Risk adjustment: reality versus code efficiency

CMS released the 2015 policy year risk adjustment and re-insurance payment notice on Thursday afternoon. Several billion dollars net are changing hands. Roughly 10% of total premiums is changing hands.

Larry Levitt has the smartest take on the cash flows:

What does Larry mean by “operating the system?”

Experienced insurers know how to optimize their risk scores while inexperienced insurers are still groping forward with limited data.  Insurers that have only ever operated in the small group and individual market are at a data disadvantage compared to insurers that operate in individual, small group, CHIP, Medicaid, Medicare, and large employer group markets.

We’ll talk through an couple of examples of how the system is worked.

The first case is pure data mining from only individual market owned QHP claims.

Let’s say hello to Mary. She is 48 years old with Type 2 diabetes that is under control, asthma that is well controlled by drugs, and she had a pacemaker inserted a couple of years ago. Each of those conditions needs to show up on a valid claim every year for her insurer to gain risk adjustment points.

This is the first area of differentiation on operating a system between a good operator and a naive operator. The experienced operator will take a look at a couple of years of claims history and identify that Mary had a Type 2 diabetes diagnosis submitted in 2014, the pacemaker V-code submitted in 2014 and asthma medication scrips get routinely filled on the 24th of the month every other month. This information will run through a scrub program and produce a targeted diagnosis form. Mary’s primary care provider will get the form in her chart. or it will be inserted into the electronic medical record. The next time Dr. Patel sees Mary, he’ll add the relevant for the visit diagnosis code (conjunctivitis/pink eye) as well as the three extra valid and legitimate well documented but not coded diagnoses (Type 2 Diabetes, asthma, pacemaker status). The insurer will then pay him $400 for the coding. The insurer will now receive credit for an extra $10,000 or $20,000 worth of risk adjustment points.

Naive insurers will not have the system set up to aggressively chase from recent claims nor do they have the staff set up to do the chasing. Insurers that have plenty of experience working Medicare Advantage will just add a couple of data geeks to that team and a dozen outreach folks to support Exchange HCC.

Now let’s take Mike. He had his left arm amputated above the elbow in 2007 due to an industrial accident. He was covered by employer sponsored coverage through March of 2015. He then goes on Exchange to get a new policy as he moved across state lines. He does not go to the doctor for the rest of the year. He gets a flu shot in October and visits an urgent care to get stitches in September. For the current year, he is a very low cost member.

If he chooses the local co-op for his Exchange insurance, they see him as a very low cost member and they do not know anything else.

If he chooses the same insurer that covered him in 2007 when he lost his arm, they are able to mine their data and identify that he does not have a left arm. That condition does not go away, it does not change, it does not get better. They flag this and a coding specialist is allowed to go through his chart and submit a retrospective risk coding request supported by the 2007 claim and medical chart data. CMS will accept the change and attribute a $3,000 risk adjustment bump to the incumbent insurer with deep data sets.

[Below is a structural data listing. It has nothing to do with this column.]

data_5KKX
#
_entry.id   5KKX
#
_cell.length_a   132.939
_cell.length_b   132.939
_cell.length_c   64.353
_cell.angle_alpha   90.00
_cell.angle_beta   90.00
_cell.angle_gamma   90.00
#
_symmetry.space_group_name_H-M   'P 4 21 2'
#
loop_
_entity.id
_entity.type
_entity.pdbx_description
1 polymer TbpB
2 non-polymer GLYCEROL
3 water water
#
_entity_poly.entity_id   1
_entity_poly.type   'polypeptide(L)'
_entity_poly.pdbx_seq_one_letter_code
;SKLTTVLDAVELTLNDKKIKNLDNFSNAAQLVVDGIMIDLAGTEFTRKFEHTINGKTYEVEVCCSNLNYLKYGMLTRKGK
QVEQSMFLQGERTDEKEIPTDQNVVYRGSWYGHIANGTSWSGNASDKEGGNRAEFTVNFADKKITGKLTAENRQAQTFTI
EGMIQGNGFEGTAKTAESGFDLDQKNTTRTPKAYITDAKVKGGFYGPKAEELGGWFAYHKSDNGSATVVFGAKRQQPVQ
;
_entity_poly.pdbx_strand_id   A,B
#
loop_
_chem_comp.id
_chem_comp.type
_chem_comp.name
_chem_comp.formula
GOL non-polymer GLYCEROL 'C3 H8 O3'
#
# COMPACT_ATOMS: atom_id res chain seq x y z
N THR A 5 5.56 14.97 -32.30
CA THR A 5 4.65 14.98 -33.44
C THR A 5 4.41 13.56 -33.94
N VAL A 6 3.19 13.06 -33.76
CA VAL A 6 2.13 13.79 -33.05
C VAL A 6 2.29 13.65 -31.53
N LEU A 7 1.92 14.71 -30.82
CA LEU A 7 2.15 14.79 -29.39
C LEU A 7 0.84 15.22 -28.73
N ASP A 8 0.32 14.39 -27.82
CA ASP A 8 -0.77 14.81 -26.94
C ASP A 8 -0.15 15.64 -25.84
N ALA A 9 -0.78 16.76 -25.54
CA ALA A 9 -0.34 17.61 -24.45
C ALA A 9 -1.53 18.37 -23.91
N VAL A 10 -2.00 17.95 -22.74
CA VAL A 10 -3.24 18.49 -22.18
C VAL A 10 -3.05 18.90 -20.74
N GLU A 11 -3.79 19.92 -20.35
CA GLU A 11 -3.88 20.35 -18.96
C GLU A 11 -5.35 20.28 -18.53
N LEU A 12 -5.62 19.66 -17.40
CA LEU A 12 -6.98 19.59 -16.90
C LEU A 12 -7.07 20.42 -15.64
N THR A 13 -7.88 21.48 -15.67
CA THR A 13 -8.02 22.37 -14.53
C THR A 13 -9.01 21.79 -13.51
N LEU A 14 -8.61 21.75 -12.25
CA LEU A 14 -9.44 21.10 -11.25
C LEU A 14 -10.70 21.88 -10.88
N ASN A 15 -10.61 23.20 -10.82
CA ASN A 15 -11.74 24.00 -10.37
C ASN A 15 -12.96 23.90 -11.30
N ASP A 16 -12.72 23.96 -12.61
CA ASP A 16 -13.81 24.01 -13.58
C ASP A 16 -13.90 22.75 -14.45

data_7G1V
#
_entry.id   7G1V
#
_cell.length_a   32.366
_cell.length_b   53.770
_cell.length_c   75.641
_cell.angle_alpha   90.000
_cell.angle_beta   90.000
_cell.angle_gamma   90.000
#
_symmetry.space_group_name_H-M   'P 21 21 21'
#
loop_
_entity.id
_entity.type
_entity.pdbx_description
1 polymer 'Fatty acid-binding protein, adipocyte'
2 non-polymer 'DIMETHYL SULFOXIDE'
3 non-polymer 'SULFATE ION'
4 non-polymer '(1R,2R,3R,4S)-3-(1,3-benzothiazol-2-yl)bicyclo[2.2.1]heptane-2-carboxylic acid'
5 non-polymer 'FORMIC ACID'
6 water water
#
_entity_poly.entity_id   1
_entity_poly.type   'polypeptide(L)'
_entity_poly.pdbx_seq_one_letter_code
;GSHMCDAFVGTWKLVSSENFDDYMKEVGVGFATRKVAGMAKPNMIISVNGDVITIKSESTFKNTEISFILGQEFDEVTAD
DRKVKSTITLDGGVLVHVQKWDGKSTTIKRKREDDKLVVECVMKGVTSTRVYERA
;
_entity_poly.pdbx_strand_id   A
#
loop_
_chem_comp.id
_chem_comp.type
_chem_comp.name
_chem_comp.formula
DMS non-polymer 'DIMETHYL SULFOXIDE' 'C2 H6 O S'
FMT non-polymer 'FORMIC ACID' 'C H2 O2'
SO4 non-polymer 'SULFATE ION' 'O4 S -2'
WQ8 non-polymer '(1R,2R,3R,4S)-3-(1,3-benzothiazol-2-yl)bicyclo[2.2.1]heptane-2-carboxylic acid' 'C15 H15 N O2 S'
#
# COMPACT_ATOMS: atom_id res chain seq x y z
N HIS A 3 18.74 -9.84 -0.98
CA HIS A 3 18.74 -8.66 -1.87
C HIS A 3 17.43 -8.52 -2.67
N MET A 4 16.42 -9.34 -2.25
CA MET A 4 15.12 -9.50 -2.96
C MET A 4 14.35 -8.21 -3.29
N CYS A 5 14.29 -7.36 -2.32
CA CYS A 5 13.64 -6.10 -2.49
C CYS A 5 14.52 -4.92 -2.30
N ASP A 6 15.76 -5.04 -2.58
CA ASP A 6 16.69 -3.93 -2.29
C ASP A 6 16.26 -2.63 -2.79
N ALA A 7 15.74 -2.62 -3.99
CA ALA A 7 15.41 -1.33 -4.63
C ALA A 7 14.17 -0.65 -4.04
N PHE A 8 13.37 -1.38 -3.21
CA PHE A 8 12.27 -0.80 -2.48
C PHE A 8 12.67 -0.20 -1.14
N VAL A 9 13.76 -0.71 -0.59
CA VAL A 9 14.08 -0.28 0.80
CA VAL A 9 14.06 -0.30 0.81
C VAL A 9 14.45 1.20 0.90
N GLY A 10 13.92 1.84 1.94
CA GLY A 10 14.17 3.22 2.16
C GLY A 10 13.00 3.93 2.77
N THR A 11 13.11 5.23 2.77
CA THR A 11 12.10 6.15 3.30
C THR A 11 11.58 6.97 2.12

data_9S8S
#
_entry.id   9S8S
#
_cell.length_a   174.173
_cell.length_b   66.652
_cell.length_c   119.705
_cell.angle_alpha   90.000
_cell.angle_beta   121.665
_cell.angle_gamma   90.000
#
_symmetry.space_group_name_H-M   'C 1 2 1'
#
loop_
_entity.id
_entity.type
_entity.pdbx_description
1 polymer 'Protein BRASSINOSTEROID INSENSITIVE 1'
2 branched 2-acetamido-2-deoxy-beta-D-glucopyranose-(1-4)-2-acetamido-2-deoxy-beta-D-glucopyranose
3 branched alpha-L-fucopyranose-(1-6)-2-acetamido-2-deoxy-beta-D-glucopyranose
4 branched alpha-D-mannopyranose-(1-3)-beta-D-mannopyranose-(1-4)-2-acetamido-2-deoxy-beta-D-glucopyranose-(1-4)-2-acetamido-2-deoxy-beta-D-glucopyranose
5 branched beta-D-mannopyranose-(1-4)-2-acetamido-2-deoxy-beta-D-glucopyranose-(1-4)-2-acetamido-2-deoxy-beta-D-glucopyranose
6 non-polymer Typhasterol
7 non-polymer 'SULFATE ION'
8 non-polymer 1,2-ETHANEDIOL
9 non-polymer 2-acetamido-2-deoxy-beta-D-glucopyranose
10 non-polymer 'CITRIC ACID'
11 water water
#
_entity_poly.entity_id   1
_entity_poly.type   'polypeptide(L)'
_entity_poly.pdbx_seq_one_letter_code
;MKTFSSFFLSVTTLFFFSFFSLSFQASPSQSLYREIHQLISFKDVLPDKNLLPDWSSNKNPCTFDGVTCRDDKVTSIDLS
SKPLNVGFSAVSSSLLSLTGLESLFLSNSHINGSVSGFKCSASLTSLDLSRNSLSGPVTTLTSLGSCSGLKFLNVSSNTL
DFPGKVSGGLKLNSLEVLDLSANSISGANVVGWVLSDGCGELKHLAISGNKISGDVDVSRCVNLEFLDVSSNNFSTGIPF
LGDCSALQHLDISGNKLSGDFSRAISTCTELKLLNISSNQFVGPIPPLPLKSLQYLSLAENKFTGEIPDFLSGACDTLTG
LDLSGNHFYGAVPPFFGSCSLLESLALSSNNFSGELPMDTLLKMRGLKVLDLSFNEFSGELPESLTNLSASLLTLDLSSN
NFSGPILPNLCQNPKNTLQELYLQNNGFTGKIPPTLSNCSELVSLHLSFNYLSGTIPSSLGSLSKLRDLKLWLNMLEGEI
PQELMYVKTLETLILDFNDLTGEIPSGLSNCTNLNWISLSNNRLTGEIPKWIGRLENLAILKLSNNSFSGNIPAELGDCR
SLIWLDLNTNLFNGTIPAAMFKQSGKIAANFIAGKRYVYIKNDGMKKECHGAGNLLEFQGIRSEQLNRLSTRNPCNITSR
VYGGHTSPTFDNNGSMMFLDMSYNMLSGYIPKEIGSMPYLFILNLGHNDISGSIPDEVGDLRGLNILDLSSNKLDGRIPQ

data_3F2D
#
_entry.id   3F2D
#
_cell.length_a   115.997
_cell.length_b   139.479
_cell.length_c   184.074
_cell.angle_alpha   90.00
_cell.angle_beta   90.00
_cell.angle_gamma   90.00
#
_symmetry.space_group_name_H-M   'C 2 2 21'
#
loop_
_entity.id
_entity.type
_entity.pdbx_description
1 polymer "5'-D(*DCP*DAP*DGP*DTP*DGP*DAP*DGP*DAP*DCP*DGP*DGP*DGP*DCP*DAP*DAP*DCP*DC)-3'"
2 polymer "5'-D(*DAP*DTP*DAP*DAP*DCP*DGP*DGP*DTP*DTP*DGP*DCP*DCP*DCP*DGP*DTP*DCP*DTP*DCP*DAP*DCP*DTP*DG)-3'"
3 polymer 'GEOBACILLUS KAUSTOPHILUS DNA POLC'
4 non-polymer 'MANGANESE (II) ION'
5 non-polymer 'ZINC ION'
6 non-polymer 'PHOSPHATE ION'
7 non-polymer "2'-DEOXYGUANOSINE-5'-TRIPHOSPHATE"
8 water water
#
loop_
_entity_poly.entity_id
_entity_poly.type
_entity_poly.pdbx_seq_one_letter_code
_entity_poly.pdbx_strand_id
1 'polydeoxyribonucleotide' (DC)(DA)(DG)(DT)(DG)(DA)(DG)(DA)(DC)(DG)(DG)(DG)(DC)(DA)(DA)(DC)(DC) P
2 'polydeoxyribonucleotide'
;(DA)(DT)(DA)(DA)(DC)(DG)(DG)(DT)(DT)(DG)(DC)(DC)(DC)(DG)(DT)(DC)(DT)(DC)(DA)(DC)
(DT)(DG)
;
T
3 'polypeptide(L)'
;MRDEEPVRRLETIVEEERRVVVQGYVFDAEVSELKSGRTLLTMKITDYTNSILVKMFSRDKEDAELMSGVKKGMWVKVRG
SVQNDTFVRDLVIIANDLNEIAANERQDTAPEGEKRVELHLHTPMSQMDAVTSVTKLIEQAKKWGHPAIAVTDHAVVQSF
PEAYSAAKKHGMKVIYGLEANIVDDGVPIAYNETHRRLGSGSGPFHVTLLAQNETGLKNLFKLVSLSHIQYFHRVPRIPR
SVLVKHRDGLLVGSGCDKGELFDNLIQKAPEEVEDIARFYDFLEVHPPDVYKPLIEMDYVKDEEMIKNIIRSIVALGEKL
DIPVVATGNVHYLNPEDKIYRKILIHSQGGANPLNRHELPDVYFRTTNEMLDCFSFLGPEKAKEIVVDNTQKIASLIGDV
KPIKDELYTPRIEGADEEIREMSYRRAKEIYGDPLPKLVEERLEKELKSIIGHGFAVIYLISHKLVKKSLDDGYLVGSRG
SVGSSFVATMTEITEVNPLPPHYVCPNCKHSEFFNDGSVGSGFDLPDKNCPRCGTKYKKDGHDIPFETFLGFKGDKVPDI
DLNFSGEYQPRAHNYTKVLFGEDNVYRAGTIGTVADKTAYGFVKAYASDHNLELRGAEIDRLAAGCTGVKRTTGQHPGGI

The incumbent with the deep data sets and experience at running risk adjustment is not paying any additional money in claims expense for Mike. He is just a bonus revenue center.

That type of data mining is legal, and it is common (it is my 11:00 meeting this morning). However it is a competency that requires a lot of experience, specific and expensive technical knowledge, and deep data sets.

Other factors impact risk adjustment. Narrow networks with restrictive gatekeepers that are priced very low will have large net risk adjustment outflows as they attract the healthy and the young.  PPO’s with broad networks are magnets for sick people.  Knowing how to maximize risk scores is a key component of the risk adjustment swings but inherent plan design is probably a stronger factor in most cases.

13 replies
  1. 1

    I’m about to make a doctor’s appointment this morning, now that we have insurance again! O, happy day! Have you settled on where we’re going to meet on Sunday evening?

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  3. 3
    Wag says:

    Thanks for the interesting view behind the curtain. As a PCP who directs a large outpatient clinic for a major teaching hospital each summer I begin the process of trading a new batch of IM residents in coding their visits so that they get credit for the complexities of medical decision making with patients like your first example, Mary. If Mary comes in complaining of a cough, her asthma obviously plays into your decision-making. If she really has an asthma exacerbation, you need to take into account her underlying diabetes as well, because the steroids will give her for the asthma may cause her diabetes control to slip. Teaching our residents to recognize these complexities is fairly easy. Getting them to make the next step, and code for each of the diagnoses (and document their thought process) that are influencing their decision-making is more of a challenge.